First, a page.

Until this summer, Tanner Mangum had hardly thrown a football for two years.
In his first college game, he faced a task only a few first-time quarterbacks have ever faced.
Win a game at Nebraska.
Never miss a local story.
Those close to Mangum know he is the sort of player who could step in for a top-notch veteran like Taysom Hill for BYU, on the road, in Cornhuskers’ coach Mike Riley’s first game. The Hail Mary that gave the Cougars a 33-28 win was thrown by the ideal candidate.
“He was born to be that position,” said Eagle High coach Paul Peterson, who coached Mangum his last two high school seasons. “It just seemed like it was the next step of his natural evolution.”
On Saturday, Mangum will make his first start, and making it even more notable, it’s against his hometown team, Boise State.
“He might be a freshman, but he’s mature enough to play this game. ... I don’t really see him as a freshman; I see a football player. We’re not going to take him lightly,” Boise State nickel Chanceller James said.
From elementary school to starting at Timberline High while still attending junior high, Mangum has often played beyond his experience, and that 42-yard pass at Nebraska was the latest example. He completed 7-of-11 passes for 111 yards and rushed for 26 yards on five carries in a quarter of work with Hill out for the season (foot).
“I’m not exactly sure where it comes from, but my whole life I’ve just enjoyed experiences like that. I’ve enjoyed pressure situations,” said Mangum, a 22-year-old former LDS missionary.
Mangum said the last time he threw a Hail Mary before last week was in fifth grade, playing Optimist Youth Football. Like in Lincoln, the pass, on the road (in Mountain Home), was complete.
The youngster on the receiving end of that pass was Jackson Reed, who was a walk-on wide receiver at Boise State in 2012 and 2013. Reed said something happened later that fall, and it dawned on him that his best friend was something special. Around their Boise neighborhood, the kids had throwing contests, moving on from trying to toss into a truck bed to a more challenging attempt around Halloween, aiming for a pumpkin set on a stand at Reed’s house.
“We had him throw from across the street, and he hit it hard enough to where the pumpkin and the post went through my parents’ window,” Reed said. “That’s kind of when I was like, ‘He’s got a really good arm.’ ”
Like in college, Mangum’s first experience in high school was an instant success — he moved into the starting job as a freshman after Timberline’s returning starter opted to focus on baseball. Still a student at Les Bois Junior High, he threw for 335 yards and four touchdowns in his first start, and 389 yards plus four touchdowns, leading a game-winning fourth quarter drive in his second.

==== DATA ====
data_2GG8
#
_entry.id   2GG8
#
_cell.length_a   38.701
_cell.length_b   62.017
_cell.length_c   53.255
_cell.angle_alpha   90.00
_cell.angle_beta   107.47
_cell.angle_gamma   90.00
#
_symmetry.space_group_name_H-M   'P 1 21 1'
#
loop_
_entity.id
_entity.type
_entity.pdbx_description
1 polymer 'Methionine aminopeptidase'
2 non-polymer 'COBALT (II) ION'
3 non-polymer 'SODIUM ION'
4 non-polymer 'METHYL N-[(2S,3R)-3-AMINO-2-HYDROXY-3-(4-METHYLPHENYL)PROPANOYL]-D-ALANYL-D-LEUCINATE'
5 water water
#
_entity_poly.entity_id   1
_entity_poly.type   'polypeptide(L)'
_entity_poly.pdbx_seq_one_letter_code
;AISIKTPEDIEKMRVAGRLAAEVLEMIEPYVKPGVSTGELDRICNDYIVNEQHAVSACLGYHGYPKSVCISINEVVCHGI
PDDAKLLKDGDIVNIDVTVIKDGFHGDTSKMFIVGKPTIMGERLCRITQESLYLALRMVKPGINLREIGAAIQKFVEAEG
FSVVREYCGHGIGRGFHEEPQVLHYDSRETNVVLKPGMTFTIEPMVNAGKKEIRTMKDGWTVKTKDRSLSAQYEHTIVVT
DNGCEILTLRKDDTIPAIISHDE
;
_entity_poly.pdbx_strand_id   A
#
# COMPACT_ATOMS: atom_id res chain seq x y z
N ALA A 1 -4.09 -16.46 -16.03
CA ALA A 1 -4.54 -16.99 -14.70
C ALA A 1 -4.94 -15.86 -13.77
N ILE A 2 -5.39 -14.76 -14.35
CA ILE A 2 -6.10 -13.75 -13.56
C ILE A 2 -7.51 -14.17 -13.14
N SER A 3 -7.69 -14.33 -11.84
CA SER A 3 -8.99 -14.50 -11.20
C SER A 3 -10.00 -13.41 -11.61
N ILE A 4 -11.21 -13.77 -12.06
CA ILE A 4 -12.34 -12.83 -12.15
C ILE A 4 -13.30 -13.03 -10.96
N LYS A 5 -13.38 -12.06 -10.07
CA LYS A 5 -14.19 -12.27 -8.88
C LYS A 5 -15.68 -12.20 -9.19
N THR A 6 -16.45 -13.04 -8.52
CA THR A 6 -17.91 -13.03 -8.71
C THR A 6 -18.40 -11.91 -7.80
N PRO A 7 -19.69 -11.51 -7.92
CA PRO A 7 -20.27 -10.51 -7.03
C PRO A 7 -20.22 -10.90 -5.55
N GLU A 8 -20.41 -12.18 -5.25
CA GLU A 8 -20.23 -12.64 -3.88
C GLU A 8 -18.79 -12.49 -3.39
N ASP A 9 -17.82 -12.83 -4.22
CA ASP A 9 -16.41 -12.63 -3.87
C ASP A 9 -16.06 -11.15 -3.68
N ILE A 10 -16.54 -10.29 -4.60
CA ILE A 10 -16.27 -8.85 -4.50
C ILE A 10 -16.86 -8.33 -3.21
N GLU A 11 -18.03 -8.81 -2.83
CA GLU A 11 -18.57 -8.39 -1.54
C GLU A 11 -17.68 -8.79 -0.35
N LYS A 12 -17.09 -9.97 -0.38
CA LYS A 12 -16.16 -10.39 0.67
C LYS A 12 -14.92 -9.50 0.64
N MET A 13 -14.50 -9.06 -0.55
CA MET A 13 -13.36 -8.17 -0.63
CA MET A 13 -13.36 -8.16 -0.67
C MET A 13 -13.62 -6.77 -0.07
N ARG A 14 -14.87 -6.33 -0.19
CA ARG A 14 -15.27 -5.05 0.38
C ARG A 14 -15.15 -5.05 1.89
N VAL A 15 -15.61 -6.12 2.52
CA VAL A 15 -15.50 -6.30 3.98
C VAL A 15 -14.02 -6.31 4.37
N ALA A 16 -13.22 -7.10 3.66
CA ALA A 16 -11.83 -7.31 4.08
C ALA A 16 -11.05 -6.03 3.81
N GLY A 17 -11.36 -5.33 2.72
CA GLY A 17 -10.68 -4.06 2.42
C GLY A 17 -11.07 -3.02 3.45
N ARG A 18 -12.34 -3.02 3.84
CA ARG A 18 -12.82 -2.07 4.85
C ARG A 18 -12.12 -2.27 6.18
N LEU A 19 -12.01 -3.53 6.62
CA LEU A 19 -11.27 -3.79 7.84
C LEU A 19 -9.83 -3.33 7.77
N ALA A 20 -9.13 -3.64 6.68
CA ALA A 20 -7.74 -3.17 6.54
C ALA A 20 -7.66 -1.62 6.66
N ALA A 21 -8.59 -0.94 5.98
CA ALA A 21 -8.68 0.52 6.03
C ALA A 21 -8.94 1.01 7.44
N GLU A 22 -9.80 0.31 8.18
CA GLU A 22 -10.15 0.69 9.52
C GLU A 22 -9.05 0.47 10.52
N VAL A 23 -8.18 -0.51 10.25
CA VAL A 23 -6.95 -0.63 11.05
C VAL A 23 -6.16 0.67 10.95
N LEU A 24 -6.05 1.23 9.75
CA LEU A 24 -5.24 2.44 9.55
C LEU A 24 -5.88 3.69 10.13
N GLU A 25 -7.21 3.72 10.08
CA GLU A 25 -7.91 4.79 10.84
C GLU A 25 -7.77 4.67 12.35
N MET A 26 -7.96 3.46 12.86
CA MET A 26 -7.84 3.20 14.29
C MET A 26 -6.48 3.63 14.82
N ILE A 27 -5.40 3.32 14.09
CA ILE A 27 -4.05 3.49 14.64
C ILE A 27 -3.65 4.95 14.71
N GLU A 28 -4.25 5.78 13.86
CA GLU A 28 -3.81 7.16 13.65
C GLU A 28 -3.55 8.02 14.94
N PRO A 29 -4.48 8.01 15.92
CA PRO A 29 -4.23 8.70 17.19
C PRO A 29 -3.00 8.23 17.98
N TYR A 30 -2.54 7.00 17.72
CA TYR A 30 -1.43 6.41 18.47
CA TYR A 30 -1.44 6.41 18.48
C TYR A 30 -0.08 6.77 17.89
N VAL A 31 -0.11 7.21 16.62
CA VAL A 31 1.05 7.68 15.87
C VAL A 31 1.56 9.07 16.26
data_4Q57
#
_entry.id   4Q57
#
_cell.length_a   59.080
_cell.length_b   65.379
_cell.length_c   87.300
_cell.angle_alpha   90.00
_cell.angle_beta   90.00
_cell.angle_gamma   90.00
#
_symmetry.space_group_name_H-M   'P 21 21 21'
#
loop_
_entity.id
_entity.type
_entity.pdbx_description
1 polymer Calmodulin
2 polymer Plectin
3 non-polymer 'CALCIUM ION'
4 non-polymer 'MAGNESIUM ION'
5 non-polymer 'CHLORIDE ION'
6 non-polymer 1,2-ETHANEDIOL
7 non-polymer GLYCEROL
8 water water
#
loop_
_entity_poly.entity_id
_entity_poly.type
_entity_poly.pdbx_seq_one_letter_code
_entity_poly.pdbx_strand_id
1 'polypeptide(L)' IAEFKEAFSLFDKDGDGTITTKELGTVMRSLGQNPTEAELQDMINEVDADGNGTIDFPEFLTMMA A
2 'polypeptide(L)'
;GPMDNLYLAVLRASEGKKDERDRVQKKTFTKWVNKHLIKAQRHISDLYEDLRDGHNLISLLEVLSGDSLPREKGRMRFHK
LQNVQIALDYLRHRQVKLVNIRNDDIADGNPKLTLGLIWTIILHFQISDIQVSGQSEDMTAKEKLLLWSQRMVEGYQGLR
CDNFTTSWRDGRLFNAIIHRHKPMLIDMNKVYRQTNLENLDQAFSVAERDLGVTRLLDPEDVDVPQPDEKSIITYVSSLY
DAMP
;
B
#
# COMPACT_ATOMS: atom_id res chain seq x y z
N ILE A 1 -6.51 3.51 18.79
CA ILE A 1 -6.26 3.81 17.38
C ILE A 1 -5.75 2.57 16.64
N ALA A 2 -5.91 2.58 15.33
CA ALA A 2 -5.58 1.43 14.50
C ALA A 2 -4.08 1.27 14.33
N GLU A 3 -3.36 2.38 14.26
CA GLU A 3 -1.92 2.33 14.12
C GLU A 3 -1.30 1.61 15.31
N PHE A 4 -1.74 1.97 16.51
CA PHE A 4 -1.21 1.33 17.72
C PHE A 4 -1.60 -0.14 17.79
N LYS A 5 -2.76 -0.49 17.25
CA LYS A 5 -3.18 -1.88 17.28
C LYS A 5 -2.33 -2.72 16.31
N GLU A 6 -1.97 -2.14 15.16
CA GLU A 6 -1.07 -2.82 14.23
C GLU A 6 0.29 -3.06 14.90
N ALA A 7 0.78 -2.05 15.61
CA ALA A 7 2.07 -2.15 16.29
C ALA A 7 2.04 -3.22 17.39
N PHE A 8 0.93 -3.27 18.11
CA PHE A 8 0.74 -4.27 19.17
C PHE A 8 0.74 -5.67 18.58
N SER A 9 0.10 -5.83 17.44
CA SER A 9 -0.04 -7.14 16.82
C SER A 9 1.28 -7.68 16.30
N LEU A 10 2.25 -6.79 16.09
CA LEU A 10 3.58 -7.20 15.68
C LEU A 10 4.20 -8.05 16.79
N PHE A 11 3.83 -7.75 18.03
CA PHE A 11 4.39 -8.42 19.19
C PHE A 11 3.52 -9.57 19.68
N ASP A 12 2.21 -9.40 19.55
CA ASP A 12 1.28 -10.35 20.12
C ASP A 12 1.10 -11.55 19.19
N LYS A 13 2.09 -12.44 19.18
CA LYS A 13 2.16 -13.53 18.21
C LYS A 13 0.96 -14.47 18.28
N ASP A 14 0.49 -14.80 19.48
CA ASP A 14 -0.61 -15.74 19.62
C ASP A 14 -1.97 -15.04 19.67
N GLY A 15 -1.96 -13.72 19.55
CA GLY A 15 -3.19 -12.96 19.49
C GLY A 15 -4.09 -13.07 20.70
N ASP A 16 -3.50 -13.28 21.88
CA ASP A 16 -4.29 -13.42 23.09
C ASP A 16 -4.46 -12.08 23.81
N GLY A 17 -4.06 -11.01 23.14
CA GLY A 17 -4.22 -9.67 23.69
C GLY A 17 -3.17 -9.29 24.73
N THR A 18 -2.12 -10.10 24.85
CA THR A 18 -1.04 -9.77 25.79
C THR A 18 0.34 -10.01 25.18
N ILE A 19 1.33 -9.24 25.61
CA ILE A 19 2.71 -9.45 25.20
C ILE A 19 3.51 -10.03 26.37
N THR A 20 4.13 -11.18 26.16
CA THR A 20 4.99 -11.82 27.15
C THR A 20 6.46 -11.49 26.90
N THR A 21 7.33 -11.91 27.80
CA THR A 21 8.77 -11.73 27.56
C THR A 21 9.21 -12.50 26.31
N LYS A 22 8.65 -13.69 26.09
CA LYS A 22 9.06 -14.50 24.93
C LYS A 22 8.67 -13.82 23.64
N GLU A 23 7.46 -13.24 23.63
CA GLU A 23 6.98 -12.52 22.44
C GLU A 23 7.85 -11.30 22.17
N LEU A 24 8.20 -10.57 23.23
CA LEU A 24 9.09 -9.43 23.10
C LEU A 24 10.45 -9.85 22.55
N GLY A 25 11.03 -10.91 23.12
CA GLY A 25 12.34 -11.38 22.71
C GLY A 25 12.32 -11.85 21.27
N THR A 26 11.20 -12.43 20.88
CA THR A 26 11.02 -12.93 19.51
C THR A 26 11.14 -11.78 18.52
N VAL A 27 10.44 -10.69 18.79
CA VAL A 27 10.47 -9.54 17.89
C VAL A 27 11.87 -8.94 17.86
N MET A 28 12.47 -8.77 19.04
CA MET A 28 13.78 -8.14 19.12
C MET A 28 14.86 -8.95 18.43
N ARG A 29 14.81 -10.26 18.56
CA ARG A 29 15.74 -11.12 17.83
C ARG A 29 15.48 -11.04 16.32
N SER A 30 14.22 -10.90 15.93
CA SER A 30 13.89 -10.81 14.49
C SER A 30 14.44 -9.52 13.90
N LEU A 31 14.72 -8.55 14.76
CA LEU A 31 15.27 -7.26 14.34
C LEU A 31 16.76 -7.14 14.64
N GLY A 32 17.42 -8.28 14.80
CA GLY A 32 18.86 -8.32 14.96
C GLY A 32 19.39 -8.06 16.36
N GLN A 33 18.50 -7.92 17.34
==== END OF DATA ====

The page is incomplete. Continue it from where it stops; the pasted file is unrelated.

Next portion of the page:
“He was never afraid of the moment,” said Alan Stanfield, Mangum’s coach at Timberline as a freshman and a sophomore. “It was kind of shocking to see a freshman take command like that, comfortable enough where to tell seniors to go. He worked so hard, guys quickly wanted to follow his lead.”
Stanfield said his experience with Mangum was so positive that he wasn’t afraid to play another mature freshman in 2011 as head coach of Shadle Park High in Spokane.
That quarterback? Boise State freshman Brett Rypien.
Perhaps the maturity comes from being the youngest of three athletic brothers — Mangum’s eldest brother, Parker, played receiver at BYU, and another older brother, Madison, is Idaho State’s top receiver. Tanner’s mother, Karen, said he always wanted to do whatever daredevil things those two did, despite being nine years younger than Parker and nearly three years younger than Madison.
“I’ve never seen the amount of poise he showed as a freshman,” said BYU senior Mitch Mathews, who caught the Hail Mary at Nebraska. “He gave the receivers a lot of confidence knowing that this kid isn’t scared. We’re not trying to win eight or nine games with a freshman. We’re going to win every game with his ability. We believe we can.”
Yes, Mangum is an atypical true freshman, considering he turned 22 on Tuesday. He graduated from Eagle in 2012, grayshirted at BYU and took part in spring practices in 2013 before taking his two-year mission in Chile.
Even though he had not played football in two years, the 6-foot-3, 210-pound Mangum threw the ball once or twice a month in the South American country, and hit the weight room and film room hard upon his return.
“Tanner’s desire to study from the minute he got back has really helped him,” BYU coach Bronco Mendenhall said. “Plus his poise, plus his maturity, plus his individual makeup gave him a chance to go out there on his first college game after a mission and look like he belonged.
“And he was having fun. I mean, I talked to him and I actually wanted him to be a little bit more nervous. He just was excited to play.”
It’s not often a team loses a star player, yet has key leaders talking about a true freshman replacement playing beyond his experience, confident it can win every game.
That’s how it’s always been with Mangum.
“I’ve seen him pick up first downs when he needed to get an ungodly amount of yardage, and pull it off, so I’m not shocked,” Reed said. “People always have rallied around him. ... It just makes sense he’s got that going now at BYU.”